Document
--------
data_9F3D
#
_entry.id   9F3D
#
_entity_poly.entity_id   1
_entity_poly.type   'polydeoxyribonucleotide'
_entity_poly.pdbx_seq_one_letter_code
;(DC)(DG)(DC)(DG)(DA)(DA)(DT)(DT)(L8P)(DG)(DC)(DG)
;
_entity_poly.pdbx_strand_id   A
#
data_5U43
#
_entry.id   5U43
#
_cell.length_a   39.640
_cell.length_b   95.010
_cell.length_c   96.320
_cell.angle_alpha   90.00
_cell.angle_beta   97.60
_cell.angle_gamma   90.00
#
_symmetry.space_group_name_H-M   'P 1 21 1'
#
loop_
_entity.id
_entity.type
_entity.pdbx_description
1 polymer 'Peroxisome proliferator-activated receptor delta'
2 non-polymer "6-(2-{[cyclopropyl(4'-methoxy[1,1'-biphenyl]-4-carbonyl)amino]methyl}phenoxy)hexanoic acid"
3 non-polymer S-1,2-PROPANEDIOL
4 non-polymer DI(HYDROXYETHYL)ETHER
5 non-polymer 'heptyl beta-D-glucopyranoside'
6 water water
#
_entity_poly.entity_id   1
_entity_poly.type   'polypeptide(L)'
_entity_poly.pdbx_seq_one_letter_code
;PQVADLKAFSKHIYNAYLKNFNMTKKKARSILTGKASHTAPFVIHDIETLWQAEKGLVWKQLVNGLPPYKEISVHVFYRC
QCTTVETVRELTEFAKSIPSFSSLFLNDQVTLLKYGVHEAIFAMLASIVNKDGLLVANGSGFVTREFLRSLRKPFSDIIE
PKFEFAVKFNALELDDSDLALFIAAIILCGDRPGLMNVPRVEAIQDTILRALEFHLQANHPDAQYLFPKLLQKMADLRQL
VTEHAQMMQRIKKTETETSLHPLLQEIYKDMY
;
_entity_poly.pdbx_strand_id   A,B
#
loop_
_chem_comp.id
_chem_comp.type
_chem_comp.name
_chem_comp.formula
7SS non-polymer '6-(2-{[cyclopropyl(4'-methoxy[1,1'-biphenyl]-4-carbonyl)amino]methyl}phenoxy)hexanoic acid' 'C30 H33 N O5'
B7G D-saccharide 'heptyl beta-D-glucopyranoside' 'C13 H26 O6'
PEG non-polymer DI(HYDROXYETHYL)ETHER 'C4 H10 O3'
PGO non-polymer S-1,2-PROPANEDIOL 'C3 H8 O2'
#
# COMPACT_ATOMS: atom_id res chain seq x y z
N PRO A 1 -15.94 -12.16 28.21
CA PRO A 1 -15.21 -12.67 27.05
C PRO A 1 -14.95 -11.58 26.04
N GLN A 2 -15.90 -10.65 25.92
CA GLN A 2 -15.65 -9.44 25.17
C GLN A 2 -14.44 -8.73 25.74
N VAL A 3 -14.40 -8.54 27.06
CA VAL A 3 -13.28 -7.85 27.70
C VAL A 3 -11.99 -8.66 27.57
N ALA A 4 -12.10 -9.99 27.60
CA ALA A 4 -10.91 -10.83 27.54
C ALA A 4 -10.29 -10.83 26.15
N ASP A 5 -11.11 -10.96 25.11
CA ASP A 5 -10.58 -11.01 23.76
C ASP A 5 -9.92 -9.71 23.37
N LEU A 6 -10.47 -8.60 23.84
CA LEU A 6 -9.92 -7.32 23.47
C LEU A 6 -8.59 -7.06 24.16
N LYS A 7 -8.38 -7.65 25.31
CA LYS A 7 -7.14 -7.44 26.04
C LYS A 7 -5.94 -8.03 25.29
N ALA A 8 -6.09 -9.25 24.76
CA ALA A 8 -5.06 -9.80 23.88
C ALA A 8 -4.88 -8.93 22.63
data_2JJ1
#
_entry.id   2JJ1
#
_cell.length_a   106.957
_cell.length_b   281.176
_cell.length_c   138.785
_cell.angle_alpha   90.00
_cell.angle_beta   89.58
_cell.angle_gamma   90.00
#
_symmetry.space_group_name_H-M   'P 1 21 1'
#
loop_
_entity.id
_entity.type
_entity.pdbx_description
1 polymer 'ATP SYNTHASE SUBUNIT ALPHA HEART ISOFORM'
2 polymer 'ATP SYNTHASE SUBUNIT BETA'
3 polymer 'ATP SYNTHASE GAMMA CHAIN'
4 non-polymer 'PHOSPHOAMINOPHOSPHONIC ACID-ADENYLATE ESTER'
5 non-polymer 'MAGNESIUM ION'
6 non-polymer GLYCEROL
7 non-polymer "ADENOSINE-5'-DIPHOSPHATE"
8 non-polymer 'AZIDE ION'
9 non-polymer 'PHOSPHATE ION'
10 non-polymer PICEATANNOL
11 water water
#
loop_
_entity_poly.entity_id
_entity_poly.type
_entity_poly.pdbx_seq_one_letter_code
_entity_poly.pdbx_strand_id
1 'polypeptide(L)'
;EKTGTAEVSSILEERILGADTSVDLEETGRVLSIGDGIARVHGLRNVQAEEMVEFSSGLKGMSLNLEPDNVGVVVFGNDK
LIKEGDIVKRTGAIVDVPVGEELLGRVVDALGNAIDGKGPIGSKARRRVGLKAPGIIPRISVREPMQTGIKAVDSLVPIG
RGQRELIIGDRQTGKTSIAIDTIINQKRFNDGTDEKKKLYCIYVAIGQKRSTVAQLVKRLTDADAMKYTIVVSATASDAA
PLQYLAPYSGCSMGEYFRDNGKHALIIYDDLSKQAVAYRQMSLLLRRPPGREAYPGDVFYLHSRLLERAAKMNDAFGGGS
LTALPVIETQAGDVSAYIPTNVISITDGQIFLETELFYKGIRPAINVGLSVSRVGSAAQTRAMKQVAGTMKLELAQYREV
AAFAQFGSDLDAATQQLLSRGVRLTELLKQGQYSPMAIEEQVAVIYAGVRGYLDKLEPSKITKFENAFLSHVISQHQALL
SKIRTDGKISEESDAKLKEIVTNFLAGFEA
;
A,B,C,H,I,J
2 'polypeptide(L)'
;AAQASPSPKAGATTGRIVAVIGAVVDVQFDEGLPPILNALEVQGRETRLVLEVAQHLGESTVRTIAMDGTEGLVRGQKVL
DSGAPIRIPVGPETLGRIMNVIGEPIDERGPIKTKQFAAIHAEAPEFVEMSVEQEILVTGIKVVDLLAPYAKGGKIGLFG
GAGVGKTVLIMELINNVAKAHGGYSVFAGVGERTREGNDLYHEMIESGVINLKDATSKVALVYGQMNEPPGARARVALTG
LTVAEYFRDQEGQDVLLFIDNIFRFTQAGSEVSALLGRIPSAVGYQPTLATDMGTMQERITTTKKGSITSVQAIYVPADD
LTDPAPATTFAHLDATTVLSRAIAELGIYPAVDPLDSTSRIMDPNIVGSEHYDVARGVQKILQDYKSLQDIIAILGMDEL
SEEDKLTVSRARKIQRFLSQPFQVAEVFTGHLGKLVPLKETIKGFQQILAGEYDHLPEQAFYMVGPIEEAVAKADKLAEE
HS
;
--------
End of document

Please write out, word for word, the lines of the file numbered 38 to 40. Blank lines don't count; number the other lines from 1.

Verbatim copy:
_entity_poly.pdbx_seq_one_letter_code
;PQVADLKAFSKHIYNAYLKNFNMTKKKARSILTGKASHTAPFVIHDIETLWQAEKGLVWKQLVNGLPPYKEISVHVFYRC
QCTTVETVRELTEFAKSIPSFSSLFLNDQVTLLKYGVHEAIFAMLASIVNKDGLLVANGSGFVTREFLRSLRKPFSDIIE